The Myths Of Ancient Greece
A long time ago – so long ago that even the time then flew in the opposite direction, on the Balkan Peninsula lived the ancient Greeks, which left the peoples of the world a rich inheritance. It is not only the magnificent buildings, beautiful ancient wall paintings and marble statues, but also great works of literature, as well as, extant, ancient legends the myths of Ancient Greece . reflecting the view of the ancient Greeks about the world and, in General, all the processes occurring in nature and in society. In other words, their worldview and Outlook.
Battle of the gods (History Channel)
Greek mythology has evolved over several centuries, passing from mouth to mouth, from generation to generation. We already got myths in the poetry of Hesiod and Homer . as well as in the works of the Greek dramatists Aeschylus, Sophocles, Euripides, and others. That’s why they had to collect from a variety of sources.
Mythography appeared in Greece around the 4th century BC these include the Sophist Gippy . and Herodotus of Heraclea . Heraclitus of Pontus, and many others. For example, Dionysius Zamoyski amounted genealogical table and studied the tragic myths.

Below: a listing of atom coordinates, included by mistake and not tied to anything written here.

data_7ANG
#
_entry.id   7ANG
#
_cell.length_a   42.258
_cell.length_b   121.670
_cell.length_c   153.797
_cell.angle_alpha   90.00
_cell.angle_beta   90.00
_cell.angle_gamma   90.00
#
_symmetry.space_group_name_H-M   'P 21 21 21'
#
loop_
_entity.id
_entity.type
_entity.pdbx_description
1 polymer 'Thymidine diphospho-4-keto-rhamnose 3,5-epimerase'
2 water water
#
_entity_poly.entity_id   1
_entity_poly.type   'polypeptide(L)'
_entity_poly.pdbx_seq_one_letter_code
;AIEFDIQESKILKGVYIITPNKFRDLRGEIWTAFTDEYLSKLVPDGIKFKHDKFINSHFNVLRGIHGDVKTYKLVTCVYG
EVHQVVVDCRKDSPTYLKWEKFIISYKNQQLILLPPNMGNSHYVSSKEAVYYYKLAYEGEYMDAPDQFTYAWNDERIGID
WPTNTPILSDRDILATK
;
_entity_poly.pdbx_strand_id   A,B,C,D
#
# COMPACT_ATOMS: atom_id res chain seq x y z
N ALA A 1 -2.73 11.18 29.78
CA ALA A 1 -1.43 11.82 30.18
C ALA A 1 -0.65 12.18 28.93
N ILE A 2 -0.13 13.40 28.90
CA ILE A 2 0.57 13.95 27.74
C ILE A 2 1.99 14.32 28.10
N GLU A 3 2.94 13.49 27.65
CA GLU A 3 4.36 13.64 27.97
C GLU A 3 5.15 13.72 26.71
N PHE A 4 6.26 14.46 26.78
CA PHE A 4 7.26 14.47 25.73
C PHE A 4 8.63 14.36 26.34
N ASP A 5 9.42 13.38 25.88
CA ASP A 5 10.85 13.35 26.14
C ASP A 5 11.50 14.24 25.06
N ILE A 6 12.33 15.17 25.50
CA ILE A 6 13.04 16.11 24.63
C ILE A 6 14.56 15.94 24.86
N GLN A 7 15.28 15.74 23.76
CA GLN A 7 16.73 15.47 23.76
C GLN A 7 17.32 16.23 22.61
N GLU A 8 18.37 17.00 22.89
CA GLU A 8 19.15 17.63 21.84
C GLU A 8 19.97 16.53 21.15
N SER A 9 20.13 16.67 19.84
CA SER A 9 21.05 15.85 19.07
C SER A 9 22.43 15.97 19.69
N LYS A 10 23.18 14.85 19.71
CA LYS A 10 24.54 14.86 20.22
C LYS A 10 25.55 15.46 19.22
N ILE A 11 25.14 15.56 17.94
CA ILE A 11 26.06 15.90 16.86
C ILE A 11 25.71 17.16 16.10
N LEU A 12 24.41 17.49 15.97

In the heroic period of the centralization of mythological imagery around the myths associated with the legendary mount Olympus.
The myths of Ancient Continue reading
Sevastopol – Landscape monuments, Cave city, Cave
Sevastopol is situated on the territory of two ancient cities which are more than two and a half thousand years (Chersonesos, Balaklava).
Numerous caves, formed naturally, thousands of years used by ancient people. They probably found shelter by ancient people, and later the Cimmerians and the Tauri. The first known man-made structures beneath the earth became cave monasteries VII — IX centuries of our era.
From 1783 the construction of the city. Built buildings, docks, berths, roads and underground constructions simultaneously. The Navy needed secure warehouses and a powder magazine. Caves in the rocky banks of the Sevastopol bays was a perfect fit for use, they were deepened and widened, turning them into secure storage naval assets and ammunition.
The Crimean war 1853-1856 gg confirmed the need for underground structures. They were not only warehouses of food and ammunition, but also the perfect refuge for the population and personnel of the troops. By this time, the size of the dungeon exceeded twenty-five thousand square meters. In addition, both the warring sides was carried out so-called mine war. Opponents tried to lay the underground tunnels under fortifications Continue reading